But not all good content is necessarily shareable. Make sure your team knows the fundamental differences between each social network, and understands what works on each. Sometimes, making a piece shareable has less to do with the piece itself, and more to do with the tools you use to promote it.

“Encourage user-generated content with strategies such as a photo contest using Instagram and the event’s hashtag, and then feature a page on your website or blog to help the storytelling aspect of the event. Then, cross-promote user-generated content across all social channels.” - Lisa Buyer (@LisaBuyer)

Remove the barriers to sharing and give users incentive to get involved. That incentive can range from a chance to win prizes in exchange for re-posting your content, or simply the opportunity for users to improve their own clout by sharing your valuable content with their own followers and networks.

Don’t: Use the Wrong Channels

Don’t use social networks just for the sake of going social. As important as it is to know how to use each social network, it’s just as important to know when to abandon ship.

“If you do not add value in different communication channels, stay away from them. Internet users are becoming increasingly sensitive to being spammed and sold at. I like the comparison with a first date: You don't want to be pushy, otherwise you'll just get a slap in the face. Keeping a relationship going means investing time in providing value while selling tickets.” - Julius Solaris (@ToJulius)

If you’re not sure which networks to use, or how to best use them, it’s time to figure it out. You might try surveying your existing clients to learn which networks they are involved with, and how they use each one. Demographic information for the major social networks is readily available, so you can find your target audience on their favorite channels. Once you find out where your prospects are, set up an account yourself and jump in so you can learn what kind of content — text, pictures, video, etc. — works best on each one.

Eventually, it will come down to at least a little trial and error.

“An event marketing person should be aware of the weight of each channel in drawing attendees or generating awareness. If you don't have a clue what your best channel is, there is no workaround; you need to experiment. Try to invest a little bit in a few selected channels, and at the first positive sign, invest a bit more.” - Julius Solaris (@ToJulius)

Some networks are not reaching your audience, or just won’t work with your event. That’s okay. If your prospects aren’t on Twitter, don’t waste your time there. If your event doesn’t lend itself to excellent photos, stay away from Instagram. Social is essential, but you don’t have to use every network. Use what works for you.

Don’t: Forget the Non-Attenders

Finally, when creating valuable, shareable pre-event marketing pieces for social networks, don’t forget the non-attenders.

“Whether planning events big or small, it’s important for a brand to think beyond the immediate audience. Every piece of social content — whether it is a tweet, Facebook update, Instagram post, Pinterest board, blog, Vine, press release, or YouTube video — should be planned for the ones who could not attend the event.” - Lisa Buyer (@LisaBuyer)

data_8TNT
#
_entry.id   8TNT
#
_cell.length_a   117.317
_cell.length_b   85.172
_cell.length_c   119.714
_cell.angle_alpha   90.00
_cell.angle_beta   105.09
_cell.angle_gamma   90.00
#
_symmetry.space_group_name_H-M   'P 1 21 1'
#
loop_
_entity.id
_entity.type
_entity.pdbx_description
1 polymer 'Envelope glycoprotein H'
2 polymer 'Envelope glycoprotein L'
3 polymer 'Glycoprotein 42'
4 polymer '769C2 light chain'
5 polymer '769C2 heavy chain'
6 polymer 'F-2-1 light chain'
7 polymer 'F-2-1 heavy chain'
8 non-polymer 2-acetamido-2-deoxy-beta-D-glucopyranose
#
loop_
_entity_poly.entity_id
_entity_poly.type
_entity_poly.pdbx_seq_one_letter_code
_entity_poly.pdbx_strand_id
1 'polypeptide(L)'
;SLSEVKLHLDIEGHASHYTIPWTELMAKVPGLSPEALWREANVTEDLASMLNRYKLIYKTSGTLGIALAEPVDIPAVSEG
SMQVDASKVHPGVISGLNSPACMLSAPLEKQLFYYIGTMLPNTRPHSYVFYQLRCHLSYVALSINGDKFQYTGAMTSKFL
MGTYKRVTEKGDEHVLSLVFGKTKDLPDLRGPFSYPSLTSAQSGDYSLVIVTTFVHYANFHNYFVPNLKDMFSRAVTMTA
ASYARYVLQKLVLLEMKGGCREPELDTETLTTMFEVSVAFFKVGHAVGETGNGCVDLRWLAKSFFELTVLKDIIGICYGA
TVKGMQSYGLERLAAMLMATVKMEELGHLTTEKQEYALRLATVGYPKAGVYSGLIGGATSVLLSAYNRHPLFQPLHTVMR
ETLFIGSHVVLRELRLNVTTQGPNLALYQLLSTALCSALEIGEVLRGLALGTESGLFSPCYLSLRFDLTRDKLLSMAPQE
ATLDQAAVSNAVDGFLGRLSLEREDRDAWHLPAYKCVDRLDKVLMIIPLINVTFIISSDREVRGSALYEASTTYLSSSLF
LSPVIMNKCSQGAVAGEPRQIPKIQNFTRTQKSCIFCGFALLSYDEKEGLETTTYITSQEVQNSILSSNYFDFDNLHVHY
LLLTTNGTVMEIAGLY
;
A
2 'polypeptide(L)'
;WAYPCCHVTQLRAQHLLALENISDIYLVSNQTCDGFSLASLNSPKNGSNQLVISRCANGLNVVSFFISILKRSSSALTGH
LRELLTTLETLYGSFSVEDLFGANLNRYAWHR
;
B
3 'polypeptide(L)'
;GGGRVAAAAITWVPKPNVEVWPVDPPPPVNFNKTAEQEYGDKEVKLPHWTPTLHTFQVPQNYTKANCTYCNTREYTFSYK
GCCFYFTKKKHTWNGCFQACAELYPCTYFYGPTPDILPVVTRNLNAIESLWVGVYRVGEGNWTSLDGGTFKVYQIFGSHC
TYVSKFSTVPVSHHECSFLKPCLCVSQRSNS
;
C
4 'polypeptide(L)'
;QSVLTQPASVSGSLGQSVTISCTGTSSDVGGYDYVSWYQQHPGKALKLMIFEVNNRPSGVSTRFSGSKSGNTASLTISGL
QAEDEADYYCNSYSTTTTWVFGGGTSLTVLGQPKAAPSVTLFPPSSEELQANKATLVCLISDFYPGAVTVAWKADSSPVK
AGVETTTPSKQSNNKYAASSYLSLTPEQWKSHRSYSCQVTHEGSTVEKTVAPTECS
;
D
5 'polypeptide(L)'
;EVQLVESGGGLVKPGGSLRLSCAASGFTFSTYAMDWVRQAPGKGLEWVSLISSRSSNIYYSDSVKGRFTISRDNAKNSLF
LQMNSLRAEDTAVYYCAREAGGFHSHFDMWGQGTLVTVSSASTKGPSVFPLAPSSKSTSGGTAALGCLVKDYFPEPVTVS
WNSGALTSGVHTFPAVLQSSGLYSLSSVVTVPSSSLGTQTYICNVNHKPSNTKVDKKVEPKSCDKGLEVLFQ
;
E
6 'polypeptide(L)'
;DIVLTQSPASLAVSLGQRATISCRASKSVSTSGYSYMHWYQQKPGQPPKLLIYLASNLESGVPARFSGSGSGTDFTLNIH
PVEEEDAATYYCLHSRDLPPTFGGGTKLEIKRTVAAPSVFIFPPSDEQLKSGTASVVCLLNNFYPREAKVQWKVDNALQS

Social media content that adds value to anyone who sees it, whether or not they’re attending your event, is good content that is shareable and has the potential to go viral.

During Your Event: Your Marketing Is Your Message

Event marketing isn’t over once the doors open. In many ways, it only becomes more immediate. You're now marketing an event that's happening now, instead of describing an event in the future. Your event itself actually becomes your marketing, playing out in real time.

Events are about drawing people together. If you feel lost at an event it usually means someone did a poor job planning the concept. Before engaging in any trick or tactic, I believe the event concept should be thoroughly researched. Traditional formats bore attendees no matter how skilled speakers, performers or staff are. Innovating the format of our events (and involving attendees in making decisions for the event) leads to happy faces.” - Julius Solaris (@ToJulius)

Focus on the purpose, and develop a plan to engage and communicate with your audience throughout the event.

  • Do: Use a variety of communication channels
  • Do: Create immersive experiences
  • Don’t: Ignore the online audience (of physical events)
  • Don’t: Use tech for tech’s sake

Your marketing during the event will determine your audience's experience. It will also influence how they feel about, and relate to, your brand.

Do: Use a Variety of Communication Channels

Leading up to the event, you used multiple communication outlets and styles. You stretched your story from one channel to another to engage users in a variety of ways. Keep doing that.

“Using several different levels of communication during the event is a must: presenters, entertainment, videos, multiple screens, social media activity, etc. PowerPoint presentations don’t cut it. Identify your audience, and the actions you want them to take during and after the event, and choose the right communication methods accordingly.” - Paula Balzer (@TBAGlobal)

All of your effort to create a buzz about your event will be lost if the event itself gets static.

Do: Create Immersive Experiences

In a hands-on, digital world, your event will need to do more than entertain. Create an environment and an experience that engages your audience completely.

"The key to creating an immersive and ownable brand experience is to integrate the following core elements into your event:

  • Interactions — Look for ways to create on-site activities that make sure your brand or product is the hero.